It was the “War to End All Wars,” and America’s entrance into the conflict on April 6, 1917, dramatically shifted World War I in favor of the Allies.
“The U.S. had a major impact on the outcome of World War I,” says military historian Dr. John C. McManus, the author of 12 books on war and military history.
Advances by both the Allies, led by France and Britain, and the opposing Central Powers, led by Germany, essentially stalled along the Western Front between 1915-1917. The reasons for this stalemate were many, including the horrors of trench warfare. Soldiers on both sides were holed up in trenches to avoid the persistent spray of machine gun bullets and shrapnel from artillery shells. Whenever an offensive attack was made, infantry soldiers were met with barbed wire, the hail of bullets, artillery explosions and, eventually, poison gas.
“American soldiers entered combat in large numbers at just the time when German offensive power was beginning to wane,” says McManus, Curators’ Distinguished Professor of history and political science at Missouri S&T. “France and Britain were also nearing exhaustion.”
Soldiers were demoralized and sick, dealing with ailments like trench fever, which caused them to suffer from high fever, headaches, aching muscles and sores on the skin. When the first 14,000 U.S. troops arrived in France on June 26, 1917, more than two months after America joined the Allies, it provided a major boost to not only firepower, but also morale, McManus says. By the summer of 1918, and after the Selective Service Act had drafted 2.8 million men into service, the U.S. was sending some 10,000 fresh soldiers to France every day.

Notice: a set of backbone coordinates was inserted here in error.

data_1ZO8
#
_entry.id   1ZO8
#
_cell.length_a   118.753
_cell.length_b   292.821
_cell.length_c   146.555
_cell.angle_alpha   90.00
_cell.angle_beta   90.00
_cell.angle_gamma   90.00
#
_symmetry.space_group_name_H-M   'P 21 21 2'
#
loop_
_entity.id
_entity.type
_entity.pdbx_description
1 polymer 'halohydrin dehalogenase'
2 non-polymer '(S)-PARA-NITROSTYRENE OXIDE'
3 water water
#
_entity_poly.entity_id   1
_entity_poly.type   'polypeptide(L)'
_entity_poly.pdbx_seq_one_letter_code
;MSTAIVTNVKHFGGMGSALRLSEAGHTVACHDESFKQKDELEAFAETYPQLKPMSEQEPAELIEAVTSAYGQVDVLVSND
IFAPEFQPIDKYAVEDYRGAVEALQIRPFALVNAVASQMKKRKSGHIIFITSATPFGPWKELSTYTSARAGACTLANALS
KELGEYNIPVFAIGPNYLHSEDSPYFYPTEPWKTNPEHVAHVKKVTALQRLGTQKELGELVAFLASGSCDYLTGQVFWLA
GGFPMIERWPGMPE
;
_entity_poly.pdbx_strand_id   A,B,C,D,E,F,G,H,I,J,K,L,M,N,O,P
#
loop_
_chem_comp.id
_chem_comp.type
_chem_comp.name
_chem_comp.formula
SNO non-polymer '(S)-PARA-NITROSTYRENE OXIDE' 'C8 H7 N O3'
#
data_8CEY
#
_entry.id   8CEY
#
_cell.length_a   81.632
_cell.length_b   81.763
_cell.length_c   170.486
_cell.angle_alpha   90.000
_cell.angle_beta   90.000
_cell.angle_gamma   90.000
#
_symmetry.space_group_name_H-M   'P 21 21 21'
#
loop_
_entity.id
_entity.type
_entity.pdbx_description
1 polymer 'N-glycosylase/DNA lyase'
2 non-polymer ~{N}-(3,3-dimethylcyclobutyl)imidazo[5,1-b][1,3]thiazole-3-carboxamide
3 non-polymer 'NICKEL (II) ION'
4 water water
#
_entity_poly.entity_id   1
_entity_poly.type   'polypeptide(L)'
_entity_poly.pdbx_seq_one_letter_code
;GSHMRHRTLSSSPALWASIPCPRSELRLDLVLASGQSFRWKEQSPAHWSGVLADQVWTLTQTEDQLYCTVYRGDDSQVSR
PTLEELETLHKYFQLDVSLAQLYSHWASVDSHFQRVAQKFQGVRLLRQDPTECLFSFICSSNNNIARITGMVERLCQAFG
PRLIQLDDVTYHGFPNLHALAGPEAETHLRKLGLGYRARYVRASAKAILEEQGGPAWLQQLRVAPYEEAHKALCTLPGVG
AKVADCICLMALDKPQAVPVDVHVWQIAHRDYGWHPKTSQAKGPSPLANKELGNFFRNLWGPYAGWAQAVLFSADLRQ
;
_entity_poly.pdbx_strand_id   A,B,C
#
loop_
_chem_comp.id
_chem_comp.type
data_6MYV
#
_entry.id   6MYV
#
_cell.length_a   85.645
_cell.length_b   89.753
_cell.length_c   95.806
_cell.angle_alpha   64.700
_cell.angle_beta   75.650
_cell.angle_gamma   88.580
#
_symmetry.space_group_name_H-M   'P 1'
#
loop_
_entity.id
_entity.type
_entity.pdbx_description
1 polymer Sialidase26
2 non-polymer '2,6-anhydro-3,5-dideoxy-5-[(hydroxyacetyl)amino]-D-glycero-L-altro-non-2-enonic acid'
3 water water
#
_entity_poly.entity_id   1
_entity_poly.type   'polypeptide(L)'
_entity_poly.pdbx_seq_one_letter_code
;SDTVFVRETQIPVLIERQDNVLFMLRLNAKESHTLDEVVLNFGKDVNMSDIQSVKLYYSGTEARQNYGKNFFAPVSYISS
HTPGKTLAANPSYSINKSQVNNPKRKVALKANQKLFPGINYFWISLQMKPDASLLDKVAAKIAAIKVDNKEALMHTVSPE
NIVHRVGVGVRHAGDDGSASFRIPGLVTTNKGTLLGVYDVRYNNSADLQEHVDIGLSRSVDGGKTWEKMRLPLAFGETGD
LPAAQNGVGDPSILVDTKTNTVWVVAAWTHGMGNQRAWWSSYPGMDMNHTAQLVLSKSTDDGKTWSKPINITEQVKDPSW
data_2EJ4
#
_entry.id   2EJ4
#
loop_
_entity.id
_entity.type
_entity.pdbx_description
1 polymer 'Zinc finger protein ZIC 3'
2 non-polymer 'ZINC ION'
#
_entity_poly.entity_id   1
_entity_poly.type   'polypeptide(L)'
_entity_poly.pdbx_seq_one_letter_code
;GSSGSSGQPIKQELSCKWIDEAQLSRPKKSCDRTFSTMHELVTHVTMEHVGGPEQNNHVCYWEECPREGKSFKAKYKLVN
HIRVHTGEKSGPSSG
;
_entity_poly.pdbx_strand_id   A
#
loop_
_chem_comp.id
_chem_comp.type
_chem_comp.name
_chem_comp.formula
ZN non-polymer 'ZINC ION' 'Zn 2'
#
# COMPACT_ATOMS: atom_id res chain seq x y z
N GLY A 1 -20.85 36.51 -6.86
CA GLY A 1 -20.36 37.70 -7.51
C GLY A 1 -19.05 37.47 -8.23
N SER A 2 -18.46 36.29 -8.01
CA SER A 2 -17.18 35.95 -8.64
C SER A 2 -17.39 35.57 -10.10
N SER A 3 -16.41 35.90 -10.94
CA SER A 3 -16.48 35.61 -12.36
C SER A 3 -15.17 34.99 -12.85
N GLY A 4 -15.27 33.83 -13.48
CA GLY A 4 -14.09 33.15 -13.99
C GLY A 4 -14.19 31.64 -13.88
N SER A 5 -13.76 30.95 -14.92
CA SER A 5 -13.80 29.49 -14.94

But the U.S. was providing the Allies with more than fresh, healthy soldiers.
“The U.S. government’s Food Administration, headed up by future president
Herbert Hoover, infused the Allied world with vital shipments of all major foodstuffs at a time when the Allied populations greatly needed it,” says McManus. “By contrast, the German public was beginning to deal with malnutrition and this was a major factor in the political instability that led to the collapse of the German government and the end of the war.”
When Germany agreed to an armistice on Nov. 11, 1918, it marked an end to the war and victory for the Allies. But the cost of victory was steep. Approximately six million Allied soldiers, including 50,000 Americans, and 3.5 million civilians from Allied countries died in the conflict.
“There are some enduring lessons as well, especially in relation to working with allies, dealing with firepower, brokering international disputes and preparing soldiers properly for combat,” says McManus.
McManus is an internationally recognized expert in U.S. military history. He joined the S&T faculty in 2000. In 2014, he was named Curators’ Distinguished Professor. He was the first S&T faculty member in a humanities or social sciences field to be named Curators’ Distinguished Professor.
McManus earned a Ph.D. in history from the University of Tennessee in 1996. He earned a master of arts degree in history in 1991 and a bachelor of journalism degree in 1987, both from the University of Missouri-Columbia.
A member of the editorial advisory board at World War II magazine and Global War Studies, McManus is the historical advisor for a PBS documentary titled “The American Road to Victory.” He recently received a National Endowment for Humanities Public Scholar Grant Fellowship to help fund research for his next major project, a two volume history of the U.S. Army in the Pacific/Asia theater during World War II.
McManus received the 2012 Missouri Governor’s Award for Excellence in Teaching and was named the 2012 Research Fellow by the First Division Museum at Cantigny Park. In 2007, he was named to History News Network’s list of Top Young Historians and in 2008 he received the Missouri Conference on History Book Award for “Alamo in the Ardennes: The Untold Story of the American Soldiers Who Made the Defense of Bastogne Possible.”